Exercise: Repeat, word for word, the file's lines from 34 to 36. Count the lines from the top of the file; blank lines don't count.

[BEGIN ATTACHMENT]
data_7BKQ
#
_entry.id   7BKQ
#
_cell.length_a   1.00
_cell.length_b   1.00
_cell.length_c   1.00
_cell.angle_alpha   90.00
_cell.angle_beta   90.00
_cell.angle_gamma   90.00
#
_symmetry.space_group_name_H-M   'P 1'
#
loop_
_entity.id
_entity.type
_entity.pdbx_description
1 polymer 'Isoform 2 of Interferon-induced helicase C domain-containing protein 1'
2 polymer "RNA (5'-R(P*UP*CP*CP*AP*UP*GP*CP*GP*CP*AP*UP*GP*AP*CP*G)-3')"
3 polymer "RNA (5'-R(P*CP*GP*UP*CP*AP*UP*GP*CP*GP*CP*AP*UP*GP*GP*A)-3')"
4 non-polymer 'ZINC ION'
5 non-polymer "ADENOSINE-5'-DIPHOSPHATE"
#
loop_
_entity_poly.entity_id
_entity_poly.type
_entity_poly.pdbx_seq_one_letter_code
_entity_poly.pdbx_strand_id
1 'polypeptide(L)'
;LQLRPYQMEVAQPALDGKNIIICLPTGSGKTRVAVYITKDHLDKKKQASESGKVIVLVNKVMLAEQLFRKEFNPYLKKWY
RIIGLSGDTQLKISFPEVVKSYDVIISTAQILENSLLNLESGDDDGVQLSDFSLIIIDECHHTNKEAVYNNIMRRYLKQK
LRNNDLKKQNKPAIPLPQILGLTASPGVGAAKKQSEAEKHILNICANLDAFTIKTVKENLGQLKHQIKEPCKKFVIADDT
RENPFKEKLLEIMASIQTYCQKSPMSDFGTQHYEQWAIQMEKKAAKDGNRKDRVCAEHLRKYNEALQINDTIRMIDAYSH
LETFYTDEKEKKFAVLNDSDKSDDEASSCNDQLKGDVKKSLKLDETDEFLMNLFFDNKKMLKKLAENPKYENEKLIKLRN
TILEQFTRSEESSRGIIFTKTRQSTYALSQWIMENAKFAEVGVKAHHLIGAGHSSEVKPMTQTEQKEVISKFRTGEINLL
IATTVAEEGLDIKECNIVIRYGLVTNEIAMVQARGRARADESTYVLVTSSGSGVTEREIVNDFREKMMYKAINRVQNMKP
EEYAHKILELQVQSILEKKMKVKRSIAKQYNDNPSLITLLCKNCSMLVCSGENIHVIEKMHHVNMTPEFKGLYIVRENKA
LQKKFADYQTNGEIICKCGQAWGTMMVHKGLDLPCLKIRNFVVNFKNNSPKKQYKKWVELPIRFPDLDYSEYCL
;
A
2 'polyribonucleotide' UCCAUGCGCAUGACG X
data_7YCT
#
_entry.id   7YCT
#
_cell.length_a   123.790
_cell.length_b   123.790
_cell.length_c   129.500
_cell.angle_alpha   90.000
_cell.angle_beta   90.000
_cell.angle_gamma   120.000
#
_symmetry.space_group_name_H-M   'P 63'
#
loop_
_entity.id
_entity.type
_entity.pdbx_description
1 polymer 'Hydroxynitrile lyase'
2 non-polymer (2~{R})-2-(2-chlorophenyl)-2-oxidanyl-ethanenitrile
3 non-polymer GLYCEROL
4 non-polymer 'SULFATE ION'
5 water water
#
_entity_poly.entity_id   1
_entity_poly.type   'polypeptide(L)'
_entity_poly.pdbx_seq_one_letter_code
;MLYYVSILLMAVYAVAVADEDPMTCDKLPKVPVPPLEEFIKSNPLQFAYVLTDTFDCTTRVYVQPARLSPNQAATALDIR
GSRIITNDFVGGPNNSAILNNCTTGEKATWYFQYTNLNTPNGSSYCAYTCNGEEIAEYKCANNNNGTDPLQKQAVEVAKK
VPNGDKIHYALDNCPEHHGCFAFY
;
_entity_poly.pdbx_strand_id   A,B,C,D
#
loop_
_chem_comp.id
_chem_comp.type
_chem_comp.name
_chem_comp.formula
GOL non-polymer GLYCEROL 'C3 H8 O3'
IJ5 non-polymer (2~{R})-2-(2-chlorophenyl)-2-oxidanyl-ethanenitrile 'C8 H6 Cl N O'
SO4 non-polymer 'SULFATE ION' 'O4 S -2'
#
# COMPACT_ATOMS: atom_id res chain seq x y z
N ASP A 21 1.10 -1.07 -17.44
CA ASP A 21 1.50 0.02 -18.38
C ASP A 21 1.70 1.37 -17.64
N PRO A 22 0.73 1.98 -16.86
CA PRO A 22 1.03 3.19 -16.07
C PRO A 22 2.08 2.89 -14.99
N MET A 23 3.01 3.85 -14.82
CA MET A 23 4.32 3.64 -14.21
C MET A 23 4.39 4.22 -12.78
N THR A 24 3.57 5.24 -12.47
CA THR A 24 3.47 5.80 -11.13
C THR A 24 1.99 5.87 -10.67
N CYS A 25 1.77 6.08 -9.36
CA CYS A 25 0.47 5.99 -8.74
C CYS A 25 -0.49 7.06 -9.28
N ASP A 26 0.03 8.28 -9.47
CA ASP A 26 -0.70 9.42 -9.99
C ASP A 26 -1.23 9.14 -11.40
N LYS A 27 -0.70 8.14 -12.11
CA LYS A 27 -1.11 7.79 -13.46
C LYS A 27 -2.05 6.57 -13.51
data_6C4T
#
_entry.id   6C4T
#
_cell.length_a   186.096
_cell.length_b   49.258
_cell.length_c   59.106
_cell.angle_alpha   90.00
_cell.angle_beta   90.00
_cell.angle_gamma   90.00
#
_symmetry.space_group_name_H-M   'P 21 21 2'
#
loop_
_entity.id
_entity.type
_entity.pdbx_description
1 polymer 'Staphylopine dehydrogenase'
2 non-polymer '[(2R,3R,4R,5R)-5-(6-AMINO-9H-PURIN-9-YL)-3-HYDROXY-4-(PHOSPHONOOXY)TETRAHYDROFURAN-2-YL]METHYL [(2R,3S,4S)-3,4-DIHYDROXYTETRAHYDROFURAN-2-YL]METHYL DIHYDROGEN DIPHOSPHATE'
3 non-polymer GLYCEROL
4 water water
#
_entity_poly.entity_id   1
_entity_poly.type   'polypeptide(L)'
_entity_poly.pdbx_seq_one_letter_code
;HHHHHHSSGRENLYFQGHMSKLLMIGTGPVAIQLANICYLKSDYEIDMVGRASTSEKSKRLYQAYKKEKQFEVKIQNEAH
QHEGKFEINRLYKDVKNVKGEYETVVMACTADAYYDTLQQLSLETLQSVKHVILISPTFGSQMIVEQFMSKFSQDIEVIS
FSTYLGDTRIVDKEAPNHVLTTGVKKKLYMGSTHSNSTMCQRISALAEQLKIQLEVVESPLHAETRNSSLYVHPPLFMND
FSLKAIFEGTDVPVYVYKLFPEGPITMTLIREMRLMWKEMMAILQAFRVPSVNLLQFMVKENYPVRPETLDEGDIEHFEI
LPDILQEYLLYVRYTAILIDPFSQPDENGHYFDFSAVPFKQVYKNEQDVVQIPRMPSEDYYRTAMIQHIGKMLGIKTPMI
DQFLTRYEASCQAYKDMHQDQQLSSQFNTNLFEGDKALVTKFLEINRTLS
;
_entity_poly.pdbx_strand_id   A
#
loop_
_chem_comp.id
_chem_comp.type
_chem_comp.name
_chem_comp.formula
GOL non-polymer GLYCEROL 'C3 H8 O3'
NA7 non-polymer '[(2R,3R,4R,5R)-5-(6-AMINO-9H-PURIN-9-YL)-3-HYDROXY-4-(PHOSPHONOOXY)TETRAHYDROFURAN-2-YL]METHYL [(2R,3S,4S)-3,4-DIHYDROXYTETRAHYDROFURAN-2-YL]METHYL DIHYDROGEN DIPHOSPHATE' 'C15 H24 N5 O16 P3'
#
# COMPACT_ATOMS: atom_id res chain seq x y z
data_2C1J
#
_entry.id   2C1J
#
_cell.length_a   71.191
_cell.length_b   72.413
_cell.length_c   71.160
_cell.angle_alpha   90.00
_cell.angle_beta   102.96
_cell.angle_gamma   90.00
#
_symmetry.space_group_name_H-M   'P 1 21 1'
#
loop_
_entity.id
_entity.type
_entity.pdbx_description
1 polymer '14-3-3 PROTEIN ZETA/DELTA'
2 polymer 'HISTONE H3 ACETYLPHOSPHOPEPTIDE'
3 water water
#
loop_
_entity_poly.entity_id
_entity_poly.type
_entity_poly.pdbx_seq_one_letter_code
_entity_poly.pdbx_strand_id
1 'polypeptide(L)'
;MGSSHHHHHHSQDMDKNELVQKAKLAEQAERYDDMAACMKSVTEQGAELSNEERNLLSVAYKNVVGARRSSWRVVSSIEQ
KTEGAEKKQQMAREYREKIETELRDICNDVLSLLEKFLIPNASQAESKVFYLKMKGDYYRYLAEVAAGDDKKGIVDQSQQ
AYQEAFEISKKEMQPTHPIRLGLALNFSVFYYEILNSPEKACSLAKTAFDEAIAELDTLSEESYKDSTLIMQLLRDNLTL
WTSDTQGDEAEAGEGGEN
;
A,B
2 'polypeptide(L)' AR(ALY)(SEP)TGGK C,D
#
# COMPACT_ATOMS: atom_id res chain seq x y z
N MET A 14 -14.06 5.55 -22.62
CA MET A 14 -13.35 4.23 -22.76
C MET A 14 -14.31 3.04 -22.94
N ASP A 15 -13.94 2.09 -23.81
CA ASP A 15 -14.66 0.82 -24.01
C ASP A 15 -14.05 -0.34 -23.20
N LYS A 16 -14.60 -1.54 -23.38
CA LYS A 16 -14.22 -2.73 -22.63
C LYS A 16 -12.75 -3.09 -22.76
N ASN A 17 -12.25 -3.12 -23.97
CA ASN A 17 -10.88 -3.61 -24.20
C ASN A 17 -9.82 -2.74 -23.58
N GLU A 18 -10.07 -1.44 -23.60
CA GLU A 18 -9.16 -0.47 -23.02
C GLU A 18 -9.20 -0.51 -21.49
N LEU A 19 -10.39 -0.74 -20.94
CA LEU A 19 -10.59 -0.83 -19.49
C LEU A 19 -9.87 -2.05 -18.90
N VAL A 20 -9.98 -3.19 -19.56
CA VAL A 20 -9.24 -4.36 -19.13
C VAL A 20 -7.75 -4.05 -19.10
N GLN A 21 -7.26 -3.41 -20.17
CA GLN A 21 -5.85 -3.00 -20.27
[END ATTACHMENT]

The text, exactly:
LETFYTDEKEKKFAVLNDSDKSDDEASSCNDQLKGDVKKSLKLDETDEFLMNLFFDNKKMLKKLAENPKYENEKLIKLRN
TILEQFTRSEESSRGIIFTKTRQSTYALSQWIMENAKFAEVGVKAHHLIGAGHSSEVKPMTQTEQKEVISKFRTGEINLL
IATTVAEEGLDIKECNIVIRYGLVTNEIAMVQARGRARADESTYVLVTSSGSGVTEREIVNDFREKMMYKAINRVQNMKP